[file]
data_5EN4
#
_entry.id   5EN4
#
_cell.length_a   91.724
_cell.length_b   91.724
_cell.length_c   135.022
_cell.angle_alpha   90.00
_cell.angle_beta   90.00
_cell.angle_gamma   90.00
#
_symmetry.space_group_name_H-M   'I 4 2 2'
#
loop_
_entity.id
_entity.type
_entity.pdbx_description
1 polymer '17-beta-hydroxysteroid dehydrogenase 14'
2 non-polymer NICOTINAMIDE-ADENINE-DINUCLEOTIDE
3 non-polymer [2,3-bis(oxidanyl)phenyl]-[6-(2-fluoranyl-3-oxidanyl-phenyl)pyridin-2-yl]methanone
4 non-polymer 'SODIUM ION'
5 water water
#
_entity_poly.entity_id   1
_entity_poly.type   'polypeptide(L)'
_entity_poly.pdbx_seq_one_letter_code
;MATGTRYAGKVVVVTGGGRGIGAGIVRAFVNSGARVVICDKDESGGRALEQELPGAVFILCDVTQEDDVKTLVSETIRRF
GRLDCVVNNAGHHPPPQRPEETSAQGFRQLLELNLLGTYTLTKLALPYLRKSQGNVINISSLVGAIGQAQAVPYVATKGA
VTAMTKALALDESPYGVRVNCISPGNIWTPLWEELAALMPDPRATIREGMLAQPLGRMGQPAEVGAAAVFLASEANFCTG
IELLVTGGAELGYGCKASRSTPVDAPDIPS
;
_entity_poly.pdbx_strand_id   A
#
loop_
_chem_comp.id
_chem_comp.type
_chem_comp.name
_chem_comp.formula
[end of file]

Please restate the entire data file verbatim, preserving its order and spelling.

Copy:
data_5EN4
#
_entry.id   5EN4
#
_cell.length_a   91.724
_cell.length_b   91.724
_cell.length_c   135.022
_cell.angle_alpha   90.00
_cell.angle_beta   90.00
_cell.angle_gamma   90.00
#
_symmetry.space_group_name_H-M   'I 4 2 2'
#
loop_
_entity.id
_entity.type
_entity.pdbx_description
1 polymer '17-beta-hydroxysteroid dehydrogenase 14'
2 non-polymer NICOTINAMIDE-ADENINE-DINUCLEOTIDE
3 non-polymer [2,3-bis(oxidanyl)phenyl]-[6-(2-fluoranyl-3-oxidanyl-phenyl)pyridin-2-yl]methanone
4 non-polymer 'SODIUM ION'
5 water water
#
_entity_poly.entity_id   1
_entity_poly.type   'polypeptide(L)'
_entity_poly.pdbx_seq_one_letter_code
;MATGTRYAGKVVVVTGGGRGIGAGIVRAFVNSGARVVICDKDESGGRALEQELPGAVFILCDVTQEDDVKTLVSETIRRF
GRLDCVVNNAGHHPPPQRPEETSAQGFRQLLELNLLGTYTLTKLALPYLRKSQGNVINISSLVGAIGQAQAVPYVATKGA
VTAMTKALALDESPYGVRVNCISPGNIWTPLWEELAALMPDPRATIREGMLAQPLGRMGQPAEVGAAAVFLASEANFCTG
IELLVTGGAELGYGCKASRSTPVDAPDIPS
;
_entity_poly.pdbx_strand_id   A
#
loop_
_chem_comp.id
_chem_comp.type
_chem_comp.name
_chem_comp.formula